The Halifax Road Hammers, one of Nova Scotia’s largest running clubs and leaders in the running community have spent the last nine months finding innovative ways to stay connected with each other during the periods when they are forced to run apart. This December, they’re coming together, while apart, to raise funds and awareness around the issue of chronic homelessness in their home city of Halifax.
A total of 30 teams of four will each run 477km, representing the latest number of homeless in Halifax, during the month of December, asking friends, family and community members to sponsor their efforts through a donation to Shelter Nova Scotia.
“We have a group of incredible runners on our team, but more impressive than their running feats has been the resiliency they have shown over the course of the last year,” says Lee McCarron, coach of the Halifax Road Hammers. “This is a group of people who each have personal challenges and obstacles they have had to overcome during the pandemic – and yet they have found a way to stay focused and supportive of each other throughout. I wanted to package up that energy, grit and determination and offer it to a group of people who need our help.”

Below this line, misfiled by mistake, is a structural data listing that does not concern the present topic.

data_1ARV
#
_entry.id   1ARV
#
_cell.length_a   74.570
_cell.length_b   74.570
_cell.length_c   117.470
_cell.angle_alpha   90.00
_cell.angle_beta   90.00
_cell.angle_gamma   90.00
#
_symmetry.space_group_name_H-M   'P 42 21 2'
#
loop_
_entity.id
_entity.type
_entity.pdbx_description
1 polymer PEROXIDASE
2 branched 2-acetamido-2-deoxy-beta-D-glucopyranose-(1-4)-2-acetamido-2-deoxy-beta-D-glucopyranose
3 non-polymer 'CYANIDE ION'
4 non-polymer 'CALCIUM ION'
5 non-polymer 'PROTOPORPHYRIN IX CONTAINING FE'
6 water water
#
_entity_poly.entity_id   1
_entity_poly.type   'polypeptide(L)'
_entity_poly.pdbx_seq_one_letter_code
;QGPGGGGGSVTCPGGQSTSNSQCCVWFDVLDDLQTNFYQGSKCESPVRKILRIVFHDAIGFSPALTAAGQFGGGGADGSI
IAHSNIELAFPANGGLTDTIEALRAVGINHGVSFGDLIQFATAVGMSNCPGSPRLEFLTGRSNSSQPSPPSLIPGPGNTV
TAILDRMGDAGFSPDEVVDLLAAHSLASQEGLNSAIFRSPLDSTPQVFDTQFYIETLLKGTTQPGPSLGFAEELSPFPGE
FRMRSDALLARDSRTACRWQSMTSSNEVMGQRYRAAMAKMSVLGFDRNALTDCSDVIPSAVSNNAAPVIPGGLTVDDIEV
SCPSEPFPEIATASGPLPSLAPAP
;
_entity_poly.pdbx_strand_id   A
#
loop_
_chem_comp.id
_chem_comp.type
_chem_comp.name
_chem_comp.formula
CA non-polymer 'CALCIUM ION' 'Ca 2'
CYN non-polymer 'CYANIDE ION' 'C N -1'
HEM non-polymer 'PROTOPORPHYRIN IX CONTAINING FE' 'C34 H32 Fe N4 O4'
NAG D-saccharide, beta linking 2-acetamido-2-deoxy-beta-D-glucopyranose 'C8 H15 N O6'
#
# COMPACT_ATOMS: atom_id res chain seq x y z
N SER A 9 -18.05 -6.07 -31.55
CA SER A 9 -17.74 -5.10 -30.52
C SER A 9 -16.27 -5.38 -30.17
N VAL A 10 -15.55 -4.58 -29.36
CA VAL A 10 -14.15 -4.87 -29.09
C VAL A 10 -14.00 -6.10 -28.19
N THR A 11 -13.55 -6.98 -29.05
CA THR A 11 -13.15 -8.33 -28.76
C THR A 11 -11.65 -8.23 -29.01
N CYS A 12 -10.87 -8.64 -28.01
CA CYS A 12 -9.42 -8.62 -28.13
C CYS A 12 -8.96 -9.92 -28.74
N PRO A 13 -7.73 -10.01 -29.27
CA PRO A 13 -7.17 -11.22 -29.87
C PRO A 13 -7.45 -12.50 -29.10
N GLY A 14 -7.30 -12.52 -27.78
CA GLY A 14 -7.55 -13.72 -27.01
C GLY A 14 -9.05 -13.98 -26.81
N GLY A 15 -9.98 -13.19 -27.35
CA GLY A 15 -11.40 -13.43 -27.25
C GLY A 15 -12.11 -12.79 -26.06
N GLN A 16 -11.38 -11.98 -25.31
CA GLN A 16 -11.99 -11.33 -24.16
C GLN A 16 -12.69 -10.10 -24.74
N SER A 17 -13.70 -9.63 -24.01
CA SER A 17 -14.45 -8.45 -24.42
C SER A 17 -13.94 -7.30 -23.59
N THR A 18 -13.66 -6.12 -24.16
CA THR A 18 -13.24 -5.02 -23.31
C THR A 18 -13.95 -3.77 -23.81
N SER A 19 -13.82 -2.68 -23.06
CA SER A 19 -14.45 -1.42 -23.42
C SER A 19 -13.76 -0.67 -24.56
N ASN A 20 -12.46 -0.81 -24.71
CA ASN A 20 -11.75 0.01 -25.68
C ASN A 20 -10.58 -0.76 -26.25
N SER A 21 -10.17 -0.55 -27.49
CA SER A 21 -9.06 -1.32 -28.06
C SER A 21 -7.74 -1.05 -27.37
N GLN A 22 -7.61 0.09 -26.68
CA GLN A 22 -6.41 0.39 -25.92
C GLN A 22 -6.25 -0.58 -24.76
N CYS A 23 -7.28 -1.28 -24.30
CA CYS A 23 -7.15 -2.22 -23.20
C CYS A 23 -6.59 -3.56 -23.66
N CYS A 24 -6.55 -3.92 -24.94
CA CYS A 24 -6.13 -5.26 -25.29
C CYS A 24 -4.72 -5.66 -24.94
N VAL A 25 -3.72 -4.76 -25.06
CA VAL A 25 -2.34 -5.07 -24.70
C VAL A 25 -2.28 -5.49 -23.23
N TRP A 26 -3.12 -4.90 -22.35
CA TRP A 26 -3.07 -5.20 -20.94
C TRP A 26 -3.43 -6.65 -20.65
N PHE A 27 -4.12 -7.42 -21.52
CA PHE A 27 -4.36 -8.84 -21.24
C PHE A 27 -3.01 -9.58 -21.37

Recent media coverage from CBC Nova Scotia reported that there were 477 people who are homeless in Halifax, with that number set to rise. Of those 477, 375 are considered chronically homeless – meaning they’ve been without suitable housing for six months or longer. Comparing that number to October 2019, there were 230 people in Halifax who were homeless, 140 who were facing chronic homelessness.
“As a running coach, I always preach control what you can control. That’s never been more apt than during this pandemic,” says McCarron. “By focusing on our mindset, action and attitude we can take the best care of ourselves and do what we can to strengthen our community.”
Those looking to support the Road Hammers as they tackle over 13,000 kms can make a donation to Shelter Nova Scotia by visiting www.shelternovascotia.com/contribute , noting in the “who are you honouring?” field that they are contributing in honour of the #StridesforShelter initiative.
“The support of our community is critical in what we do at Shelter Nova Scotia. We provide support to over 1,300 people a year and operate six facilities 24/7,” says Jayme Lynn Butt, PR & Fundraising Manager for Shelter Nova Scotia. “By supporting us, you are supporting the province’s most vulnerable populations.”